Lesson Transcript

Hi everybody. My name is Alisha. In this lesson, I am going to talk about the differences between Like, As and Such as. And I am also going to explain some examples of when you might use these words. So let's get started.
I want to begin today with the word Like. So one of the ways we use the word Like is to make a comparison. When we want to compare two things or perhaps more, we can use the word Like to do this. The correct use of the word Like if you want to be very strict is using the word Like before a noun phrase.
So when you want to use the word Like or maybe you are guessing should I use Like or As which we will talk about a little bit later, make sure to think about the part of the sentence that comes after the word. So after your Like or As. Does it use a noun phrase only. Is there just a noun or maybe a noun phrase. If there's just a noun, then you should use the word Like. Like is the best choice. Like is the correct choice in that case.
Let's look at some examples of this. Okay, first one. My friend eats like a pig. So here I have the word Like making the comparison between my friend and a pig. So here, a pig follows the word Like. It's a simple noun. So I know that Like is correct because Like should be used before a simple noun or simple noun phrase.
Let's look at another example. She sleeps like a baby. Here we see the same pattern. A simple noun baby follows the word Like. So I know that Like is the correct choice here.
Last. They cook like professional chefs. So here, professional chefs is my noun phrase that follows the word Like. I know that Like is correct because I should use it before noun phrases.
We will take a look at some different examples later. What to do when this is not a noun phrase but please keep this in mind. We use Like to make comparisons when the comparison is just a simple noun phrase.
Okay. Let's look at a couple of other points. We can use the word Like to introduce examples. Maybe like a list when you're speaking or maybe when you're writing as well. So when you want to introduce a few examples of something, you can use Like to do this.
For example, I did lots of things last weekend like biking, hiking and mountain climbing. Here, I am introducing a list of activities, hiking, biking and mountain climbing. I use the word Like with kind of downward intonation to introduce that.
So I did a lot of things last weekend like biking, hiking. So you can hear like Like introduces that. So when I want to introduce the example, I can use this sort of downward intonation to do that. If, however, I want to ask someone for an example, I should use the opposite intonation. This is a very casual way to ask someone for an example.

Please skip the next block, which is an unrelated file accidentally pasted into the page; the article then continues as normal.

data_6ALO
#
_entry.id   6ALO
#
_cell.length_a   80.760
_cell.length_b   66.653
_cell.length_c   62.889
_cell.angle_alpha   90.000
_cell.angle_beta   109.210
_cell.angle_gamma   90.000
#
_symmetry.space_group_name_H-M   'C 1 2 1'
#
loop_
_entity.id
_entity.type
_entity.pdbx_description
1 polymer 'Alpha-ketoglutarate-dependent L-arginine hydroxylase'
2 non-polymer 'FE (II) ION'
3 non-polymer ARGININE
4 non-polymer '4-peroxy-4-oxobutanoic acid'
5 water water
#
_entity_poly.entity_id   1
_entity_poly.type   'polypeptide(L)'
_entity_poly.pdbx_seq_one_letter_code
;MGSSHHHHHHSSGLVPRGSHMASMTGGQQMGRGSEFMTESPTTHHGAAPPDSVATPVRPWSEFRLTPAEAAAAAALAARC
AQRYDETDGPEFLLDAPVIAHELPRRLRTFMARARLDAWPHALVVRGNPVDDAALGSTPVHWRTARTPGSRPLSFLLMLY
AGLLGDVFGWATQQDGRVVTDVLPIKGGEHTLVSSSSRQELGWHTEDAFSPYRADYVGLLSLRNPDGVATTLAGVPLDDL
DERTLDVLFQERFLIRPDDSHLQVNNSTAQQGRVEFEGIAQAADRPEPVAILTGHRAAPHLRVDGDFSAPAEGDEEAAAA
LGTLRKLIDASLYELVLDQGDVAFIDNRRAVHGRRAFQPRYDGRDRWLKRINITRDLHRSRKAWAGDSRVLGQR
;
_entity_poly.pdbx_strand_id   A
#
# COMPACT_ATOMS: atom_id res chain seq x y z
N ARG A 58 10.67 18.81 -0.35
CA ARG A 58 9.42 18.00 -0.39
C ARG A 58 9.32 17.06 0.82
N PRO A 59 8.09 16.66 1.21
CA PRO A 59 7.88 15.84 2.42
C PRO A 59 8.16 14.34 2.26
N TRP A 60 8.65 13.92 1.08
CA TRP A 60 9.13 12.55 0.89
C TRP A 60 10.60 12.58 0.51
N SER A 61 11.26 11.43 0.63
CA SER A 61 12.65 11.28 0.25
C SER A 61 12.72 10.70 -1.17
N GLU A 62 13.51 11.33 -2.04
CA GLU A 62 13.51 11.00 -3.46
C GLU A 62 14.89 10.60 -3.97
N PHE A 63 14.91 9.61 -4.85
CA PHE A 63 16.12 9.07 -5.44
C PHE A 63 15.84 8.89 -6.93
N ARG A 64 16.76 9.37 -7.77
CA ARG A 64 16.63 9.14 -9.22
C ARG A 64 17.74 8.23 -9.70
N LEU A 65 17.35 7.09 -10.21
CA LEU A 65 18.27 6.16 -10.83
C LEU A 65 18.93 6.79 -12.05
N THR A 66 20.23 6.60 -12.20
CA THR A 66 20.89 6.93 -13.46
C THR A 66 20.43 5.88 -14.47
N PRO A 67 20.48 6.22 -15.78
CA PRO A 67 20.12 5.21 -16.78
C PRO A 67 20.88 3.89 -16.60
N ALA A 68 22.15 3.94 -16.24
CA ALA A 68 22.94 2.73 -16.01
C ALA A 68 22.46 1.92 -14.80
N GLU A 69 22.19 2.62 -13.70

Let's imagine a conversation. So person A says, I have so many ideas for the weekend. And B says, Like?
So here, the difference is that I am using an upward intonation Like to ask for an example. So person A introduced maybe some ideas, some activities to do for the weekend. B would like to hear some of the ideas. So B requests it with Like with upward intonation. So please keep this in mind. Your intonation is important. If you use different intonation, it might not be clear to the listener. So please keep this in mind when you're using the word Like.
Okay. Let's move on to the next point for today though, the word As. So, As is also used to make a comparison. However, the correct use of As is before a phrase that contains a verb. So when we looked at the word Like, we saw that we use Like before a noun or a noun phrase. So there's no verb that follows the word Like. With As however, if there is a verb in the phrase that follows the word, we should use the word As.
Let's look at some examples. He cooks just as my mother does. So here, I have a verb at the end of this sentence, just as my mother does. Just is just kind of an emphasis word showing that it's exactly the same as my mother does. So here because I have a verb in the part of the sentence that follows my comparison word, I need to use As. As is the correct choice here.
Let's look at another example. This is similar to the one I introduced with the word Like. Here, she sleeps as if she were a baby. Here, I've chosen If. Here, you see the word Were, a verb follows this comparison word. She sleeps as if she were a baby. So here also I am noting, she is not a baby but I am using the phrase, as if she were meaning, it seems as if. It seems that she is a baby. She is not a baby but I am comparing and I am making the comparison with the expression, as if she were. So I need to use As here.